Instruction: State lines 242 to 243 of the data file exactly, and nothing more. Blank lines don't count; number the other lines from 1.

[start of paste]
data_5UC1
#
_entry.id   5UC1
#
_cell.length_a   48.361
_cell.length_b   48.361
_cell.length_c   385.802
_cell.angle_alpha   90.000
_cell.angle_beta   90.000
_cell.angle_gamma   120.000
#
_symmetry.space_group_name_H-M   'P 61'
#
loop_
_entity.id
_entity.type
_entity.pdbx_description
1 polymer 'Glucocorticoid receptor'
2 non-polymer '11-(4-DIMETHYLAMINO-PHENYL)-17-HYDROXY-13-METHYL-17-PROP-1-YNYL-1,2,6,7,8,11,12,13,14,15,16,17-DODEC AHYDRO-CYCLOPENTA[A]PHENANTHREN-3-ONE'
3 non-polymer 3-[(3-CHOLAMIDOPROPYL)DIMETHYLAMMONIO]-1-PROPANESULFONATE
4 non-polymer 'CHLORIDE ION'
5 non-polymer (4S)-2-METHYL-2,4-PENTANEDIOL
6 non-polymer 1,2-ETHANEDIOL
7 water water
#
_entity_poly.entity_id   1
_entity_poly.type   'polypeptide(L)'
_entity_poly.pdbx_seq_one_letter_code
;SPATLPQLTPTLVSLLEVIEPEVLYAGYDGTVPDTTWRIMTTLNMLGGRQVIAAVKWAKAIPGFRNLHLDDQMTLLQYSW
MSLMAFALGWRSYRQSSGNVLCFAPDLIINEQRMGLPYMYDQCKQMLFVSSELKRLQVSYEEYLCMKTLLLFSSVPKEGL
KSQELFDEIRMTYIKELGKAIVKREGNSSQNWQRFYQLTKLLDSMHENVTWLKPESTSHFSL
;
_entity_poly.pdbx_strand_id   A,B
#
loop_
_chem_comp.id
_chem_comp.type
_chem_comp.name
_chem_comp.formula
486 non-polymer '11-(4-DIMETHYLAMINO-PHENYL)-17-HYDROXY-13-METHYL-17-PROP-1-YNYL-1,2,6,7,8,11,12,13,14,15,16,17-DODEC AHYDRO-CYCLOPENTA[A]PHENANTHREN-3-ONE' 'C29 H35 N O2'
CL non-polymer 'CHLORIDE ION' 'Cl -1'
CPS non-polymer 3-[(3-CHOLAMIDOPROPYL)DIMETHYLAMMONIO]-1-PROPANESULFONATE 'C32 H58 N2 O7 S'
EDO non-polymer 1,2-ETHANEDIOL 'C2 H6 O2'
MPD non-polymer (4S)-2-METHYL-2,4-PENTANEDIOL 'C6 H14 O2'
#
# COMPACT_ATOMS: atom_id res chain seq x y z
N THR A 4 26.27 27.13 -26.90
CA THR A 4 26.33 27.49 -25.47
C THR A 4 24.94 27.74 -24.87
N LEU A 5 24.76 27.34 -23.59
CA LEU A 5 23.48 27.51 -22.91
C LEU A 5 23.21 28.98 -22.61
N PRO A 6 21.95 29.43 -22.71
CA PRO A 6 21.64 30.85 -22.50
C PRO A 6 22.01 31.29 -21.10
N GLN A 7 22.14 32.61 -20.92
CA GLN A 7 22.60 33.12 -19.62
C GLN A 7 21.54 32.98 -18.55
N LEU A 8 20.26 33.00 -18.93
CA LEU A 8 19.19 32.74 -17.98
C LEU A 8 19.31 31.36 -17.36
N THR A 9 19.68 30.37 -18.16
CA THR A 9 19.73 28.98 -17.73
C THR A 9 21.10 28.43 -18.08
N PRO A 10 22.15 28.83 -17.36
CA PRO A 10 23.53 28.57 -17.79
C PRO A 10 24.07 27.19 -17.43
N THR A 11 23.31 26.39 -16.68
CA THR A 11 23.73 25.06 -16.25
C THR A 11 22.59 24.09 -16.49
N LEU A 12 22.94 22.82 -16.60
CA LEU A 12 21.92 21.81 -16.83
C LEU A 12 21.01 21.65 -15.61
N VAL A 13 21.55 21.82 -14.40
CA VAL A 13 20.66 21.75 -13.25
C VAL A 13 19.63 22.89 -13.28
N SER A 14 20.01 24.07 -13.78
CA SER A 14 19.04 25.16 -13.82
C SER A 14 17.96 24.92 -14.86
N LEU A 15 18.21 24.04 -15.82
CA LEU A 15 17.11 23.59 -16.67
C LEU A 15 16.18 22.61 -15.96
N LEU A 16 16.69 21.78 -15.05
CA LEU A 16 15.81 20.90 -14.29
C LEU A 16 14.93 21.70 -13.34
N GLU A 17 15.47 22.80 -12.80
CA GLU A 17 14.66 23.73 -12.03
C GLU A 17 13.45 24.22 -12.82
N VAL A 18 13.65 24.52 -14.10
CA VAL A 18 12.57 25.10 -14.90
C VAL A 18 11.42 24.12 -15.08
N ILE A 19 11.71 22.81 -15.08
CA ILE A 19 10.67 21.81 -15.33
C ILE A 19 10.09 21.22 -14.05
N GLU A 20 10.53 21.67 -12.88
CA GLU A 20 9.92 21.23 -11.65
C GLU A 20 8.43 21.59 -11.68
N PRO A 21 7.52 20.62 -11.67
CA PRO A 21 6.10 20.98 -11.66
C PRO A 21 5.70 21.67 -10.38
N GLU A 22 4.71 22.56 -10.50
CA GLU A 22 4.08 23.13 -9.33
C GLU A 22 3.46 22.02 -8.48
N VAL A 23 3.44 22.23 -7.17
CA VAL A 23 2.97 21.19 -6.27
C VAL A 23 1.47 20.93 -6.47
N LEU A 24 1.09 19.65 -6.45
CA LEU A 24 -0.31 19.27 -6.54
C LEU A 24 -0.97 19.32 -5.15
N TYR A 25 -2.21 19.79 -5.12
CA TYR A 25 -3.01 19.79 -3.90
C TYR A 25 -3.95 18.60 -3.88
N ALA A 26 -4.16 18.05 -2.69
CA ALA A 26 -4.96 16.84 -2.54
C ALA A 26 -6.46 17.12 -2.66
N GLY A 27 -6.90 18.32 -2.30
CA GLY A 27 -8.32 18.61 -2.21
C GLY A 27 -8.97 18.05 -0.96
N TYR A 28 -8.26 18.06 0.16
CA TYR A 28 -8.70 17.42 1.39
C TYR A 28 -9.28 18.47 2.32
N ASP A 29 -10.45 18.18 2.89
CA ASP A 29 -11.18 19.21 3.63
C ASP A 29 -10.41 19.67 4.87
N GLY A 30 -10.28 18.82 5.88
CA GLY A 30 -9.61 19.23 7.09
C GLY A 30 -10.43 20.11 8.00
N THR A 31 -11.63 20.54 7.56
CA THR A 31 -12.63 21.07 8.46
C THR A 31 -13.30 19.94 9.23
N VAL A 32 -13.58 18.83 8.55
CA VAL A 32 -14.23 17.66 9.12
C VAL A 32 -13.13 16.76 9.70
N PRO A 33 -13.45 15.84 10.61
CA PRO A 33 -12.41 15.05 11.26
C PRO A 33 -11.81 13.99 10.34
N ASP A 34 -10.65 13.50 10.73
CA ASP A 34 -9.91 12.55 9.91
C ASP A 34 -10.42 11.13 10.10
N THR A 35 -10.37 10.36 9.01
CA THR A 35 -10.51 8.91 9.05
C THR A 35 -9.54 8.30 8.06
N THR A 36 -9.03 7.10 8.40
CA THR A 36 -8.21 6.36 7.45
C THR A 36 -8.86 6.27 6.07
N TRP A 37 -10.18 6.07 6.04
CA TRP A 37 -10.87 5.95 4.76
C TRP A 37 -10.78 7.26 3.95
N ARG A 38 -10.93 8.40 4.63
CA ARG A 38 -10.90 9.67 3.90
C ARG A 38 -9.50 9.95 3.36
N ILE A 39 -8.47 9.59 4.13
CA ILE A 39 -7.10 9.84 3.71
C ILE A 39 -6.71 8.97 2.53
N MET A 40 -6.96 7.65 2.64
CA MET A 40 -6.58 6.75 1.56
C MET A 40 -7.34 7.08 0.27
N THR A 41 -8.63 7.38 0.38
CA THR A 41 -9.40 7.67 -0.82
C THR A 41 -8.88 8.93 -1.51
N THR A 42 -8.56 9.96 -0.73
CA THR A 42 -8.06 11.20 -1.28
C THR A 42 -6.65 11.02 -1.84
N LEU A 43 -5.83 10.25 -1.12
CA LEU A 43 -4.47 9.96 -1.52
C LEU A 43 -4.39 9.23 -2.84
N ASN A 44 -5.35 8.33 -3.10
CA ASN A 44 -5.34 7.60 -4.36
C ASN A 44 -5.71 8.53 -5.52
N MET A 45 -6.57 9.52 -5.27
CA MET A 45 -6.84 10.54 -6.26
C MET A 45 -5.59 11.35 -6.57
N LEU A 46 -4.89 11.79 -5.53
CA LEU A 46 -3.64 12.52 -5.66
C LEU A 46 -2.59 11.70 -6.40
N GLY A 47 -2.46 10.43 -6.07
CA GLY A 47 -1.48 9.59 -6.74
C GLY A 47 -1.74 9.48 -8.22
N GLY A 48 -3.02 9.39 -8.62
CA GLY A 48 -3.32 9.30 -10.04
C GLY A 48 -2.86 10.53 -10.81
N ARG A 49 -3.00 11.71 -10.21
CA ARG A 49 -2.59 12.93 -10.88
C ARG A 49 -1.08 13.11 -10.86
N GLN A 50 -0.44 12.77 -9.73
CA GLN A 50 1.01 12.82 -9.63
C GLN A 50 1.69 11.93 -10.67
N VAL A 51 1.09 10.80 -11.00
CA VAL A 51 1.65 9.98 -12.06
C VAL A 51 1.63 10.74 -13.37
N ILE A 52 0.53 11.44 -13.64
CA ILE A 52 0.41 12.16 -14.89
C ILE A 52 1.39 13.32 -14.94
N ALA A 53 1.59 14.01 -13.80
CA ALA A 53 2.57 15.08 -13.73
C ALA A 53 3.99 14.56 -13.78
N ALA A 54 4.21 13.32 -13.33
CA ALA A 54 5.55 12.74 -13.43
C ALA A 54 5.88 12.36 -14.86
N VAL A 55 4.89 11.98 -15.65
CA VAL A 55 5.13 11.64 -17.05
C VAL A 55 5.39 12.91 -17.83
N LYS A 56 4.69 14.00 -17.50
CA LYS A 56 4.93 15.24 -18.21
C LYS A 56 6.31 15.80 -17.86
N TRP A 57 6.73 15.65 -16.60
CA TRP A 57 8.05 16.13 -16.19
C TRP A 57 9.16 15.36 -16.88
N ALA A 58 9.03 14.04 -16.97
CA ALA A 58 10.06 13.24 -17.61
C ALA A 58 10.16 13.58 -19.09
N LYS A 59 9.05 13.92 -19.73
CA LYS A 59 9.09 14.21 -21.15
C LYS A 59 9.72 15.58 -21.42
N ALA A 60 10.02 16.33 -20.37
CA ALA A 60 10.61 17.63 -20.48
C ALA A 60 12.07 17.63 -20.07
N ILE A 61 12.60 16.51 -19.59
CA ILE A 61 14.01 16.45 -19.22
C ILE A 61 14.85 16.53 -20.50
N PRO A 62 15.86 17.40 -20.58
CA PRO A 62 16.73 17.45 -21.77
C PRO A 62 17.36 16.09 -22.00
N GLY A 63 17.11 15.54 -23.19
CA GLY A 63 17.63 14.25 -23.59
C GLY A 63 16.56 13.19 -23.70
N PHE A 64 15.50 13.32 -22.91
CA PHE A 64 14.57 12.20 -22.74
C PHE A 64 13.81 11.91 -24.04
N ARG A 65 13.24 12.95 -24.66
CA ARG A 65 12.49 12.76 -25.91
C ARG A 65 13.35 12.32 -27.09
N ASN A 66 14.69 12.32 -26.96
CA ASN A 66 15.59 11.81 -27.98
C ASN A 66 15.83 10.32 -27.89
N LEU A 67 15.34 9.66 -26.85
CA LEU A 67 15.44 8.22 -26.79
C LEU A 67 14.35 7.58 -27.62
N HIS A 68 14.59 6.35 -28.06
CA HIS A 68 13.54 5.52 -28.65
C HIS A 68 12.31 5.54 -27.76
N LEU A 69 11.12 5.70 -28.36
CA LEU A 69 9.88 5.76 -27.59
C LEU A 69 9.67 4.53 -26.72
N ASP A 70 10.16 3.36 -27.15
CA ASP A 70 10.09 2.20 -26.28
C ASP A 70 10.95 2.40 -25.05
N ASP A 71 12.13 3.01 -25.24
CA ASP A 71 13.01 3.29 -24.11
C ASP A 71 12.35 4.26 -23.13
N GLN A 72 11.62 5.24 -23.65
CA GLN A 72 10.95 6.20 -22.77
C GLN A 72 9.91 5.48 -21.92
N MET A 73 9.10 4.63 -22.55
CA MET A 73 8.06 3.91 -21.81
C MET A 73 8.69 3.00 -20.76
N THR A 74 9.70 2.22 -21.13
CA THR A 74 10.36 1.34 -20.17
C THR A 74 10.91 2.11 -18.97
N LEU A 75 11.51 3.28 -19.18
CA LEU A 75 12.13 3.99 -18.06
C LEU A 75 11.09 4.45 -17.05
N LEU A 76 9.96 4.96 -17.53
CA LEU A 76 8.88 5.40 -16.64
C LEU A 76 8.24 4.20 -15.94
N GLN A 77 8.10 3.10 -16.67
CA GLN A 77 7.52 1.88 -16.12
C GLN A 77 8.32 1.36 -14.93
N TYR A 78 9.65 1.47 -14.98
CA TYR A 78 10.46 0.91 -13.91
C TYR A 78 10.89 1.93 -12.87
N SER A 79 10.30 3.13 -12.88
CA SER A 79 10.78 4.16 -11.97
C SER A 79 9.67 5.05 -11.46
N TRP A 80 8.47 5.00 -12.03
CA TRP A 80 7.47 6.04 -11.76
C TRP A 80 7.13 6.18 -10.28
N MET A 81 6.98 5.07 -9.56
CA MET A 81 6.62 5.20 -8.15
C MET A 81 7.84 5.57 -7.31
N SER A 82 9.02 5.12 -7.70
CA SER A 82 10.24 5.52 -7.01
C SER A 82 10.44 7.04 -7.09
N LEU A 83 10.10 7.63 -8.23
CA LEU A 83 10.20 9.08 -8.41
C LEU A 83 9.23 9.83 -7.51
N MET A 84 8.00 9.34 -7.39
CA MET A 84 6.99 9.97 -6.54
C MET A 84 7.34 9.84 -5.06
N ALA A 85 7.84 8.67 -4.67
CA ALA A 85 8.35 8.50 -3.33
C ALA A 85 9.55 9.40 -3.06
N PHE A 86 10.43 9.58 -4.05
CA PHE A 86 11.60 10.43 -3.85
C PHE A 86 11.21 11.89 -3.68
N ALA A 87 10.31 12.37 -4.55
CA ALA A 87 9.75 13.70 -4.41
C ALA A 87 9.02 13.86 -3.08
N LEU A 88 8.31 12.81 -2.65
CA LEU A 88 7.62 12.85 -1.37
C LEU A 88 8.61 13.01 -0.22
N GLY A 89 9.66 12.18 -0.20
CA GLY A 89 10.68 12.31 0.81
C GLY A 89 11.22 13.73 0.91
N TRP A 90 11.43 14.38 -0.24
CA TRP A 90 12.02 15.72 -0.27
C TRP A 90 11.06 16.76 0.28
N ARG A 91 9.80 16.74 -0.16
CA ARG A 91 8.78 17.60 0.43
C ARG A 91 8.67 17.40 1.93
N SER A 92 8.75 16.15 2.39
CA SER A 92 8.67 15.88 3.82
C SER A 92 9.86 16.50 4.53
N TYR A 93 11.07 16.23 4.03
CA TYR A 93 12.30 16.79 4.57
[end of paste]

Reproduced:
N LEU A 69 11.12 5.70 -28.36
CA LEU A 69 9.88 5.76 -27.59